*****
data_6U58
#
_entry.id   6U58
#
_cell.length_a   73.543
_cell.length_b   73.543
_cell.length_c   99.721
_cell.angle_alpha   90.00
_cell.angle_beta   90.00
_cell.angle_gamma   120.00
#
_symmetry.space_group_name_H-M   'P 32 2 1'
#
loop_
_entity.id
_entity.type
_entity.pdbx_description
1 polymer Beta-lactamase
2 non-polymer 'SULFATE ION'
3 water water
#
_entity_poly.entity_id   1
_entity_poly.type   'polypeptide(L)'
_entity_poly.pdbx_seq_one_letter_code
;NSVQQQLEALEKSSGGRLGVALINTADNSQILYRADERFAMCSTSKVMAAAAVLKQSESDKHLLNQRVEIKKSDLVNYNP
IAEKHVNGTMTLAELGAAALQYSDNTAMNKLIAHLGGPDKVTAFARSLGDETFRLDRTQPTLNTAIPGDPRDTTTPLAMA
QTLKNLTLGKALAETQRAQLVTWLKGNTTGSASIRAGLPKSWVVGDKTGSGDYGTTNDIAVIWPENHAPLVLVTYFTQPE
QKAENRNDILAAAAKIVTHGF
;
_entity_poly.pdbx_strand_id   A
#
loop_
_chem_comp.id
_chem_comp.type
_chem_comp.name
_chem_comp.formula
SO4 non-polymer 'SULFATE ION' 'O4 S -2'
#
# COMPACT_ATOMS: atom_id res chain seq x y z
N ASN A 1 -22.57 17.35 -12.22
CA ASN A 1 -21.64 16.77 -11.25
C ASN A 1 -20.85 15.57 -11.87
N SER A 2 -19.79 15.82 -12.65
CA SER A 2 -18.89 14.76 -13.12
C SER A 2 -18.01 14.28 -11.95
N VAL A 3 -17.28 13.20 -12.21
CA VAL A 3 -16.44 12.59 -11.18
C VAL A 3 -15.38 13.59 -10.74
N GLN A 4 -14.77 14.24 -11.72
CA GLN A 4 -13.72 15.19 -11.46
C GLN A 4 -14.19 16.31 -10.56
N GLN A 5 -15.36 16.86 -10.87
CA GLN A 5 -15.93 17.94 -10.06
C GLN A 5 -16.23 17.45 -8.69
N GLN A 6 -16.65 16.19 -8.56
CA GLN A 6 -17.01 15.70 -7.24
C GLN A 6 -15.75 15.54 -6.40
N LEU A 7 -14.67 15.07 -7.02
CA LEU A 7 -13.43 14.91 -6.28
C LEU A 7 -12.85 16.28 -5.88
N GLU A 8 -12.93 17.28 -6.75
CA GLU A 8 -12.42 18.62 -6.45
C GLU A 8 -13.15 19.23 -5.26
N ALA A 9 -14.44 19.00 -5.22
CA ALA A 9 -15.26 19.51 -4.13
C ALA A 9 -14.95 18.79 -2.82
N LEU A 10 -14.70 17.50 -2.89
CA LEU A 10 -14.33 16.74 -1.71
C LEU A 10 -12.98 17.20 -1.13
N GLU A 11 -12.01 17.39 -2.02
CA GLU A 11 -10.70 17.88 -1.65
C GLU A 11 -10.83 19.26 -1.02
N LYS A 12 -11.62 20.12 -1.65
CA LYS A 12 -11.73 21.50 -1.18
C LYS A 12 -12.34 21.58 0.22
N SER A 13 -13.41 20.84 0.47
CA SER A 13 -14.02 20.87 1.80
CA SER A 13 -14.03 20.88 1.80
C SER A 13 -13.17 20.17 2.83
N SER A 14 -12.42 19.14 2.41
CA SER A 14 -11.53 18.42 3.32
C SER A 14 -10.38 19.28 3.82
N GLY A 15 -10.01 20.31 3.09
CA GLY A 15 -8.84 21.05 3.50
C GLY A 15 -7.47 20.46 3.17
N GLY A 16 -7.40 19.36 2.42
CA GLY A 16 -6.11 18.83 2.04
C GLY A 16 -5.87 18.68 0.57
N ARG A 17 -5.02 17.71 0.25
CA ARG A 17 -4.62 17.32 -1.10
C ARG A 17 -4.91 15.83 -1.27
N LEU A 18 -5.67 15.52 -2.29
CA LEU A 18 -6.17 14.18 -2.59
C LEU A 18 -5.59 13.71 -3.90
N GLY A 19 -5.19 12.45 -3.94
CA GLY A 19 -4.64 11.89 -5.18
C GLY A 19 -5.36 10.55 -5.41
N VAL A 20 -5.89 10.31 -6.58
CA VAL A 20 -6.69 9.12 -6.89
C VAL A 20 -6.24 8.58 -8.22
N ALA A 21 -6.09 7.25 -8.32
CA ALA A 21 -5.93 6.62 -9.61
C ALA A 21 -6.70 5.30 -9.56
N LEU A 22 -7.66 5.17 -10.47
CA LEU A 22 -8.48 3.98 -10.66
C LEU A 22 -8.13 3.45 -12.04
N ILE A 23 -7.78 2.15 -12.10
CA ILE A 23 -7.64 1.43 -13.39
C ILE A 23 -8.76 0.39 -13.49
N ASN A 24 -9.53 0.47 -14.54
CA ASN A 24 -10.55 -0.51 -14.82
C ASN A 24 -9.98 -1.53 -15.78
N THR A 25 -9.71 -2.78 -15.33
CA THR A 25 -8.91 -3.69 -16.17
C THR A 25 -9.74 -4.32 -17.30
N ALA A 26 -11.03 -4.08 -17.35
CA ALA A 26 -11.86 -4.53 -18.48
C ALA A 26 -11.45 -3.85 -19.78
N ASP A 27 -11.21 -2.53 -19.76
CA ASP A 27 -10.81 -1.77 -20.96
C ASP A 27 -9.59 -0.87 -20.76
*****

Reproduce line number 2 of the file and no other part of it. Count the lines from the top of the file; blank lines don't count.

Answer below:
#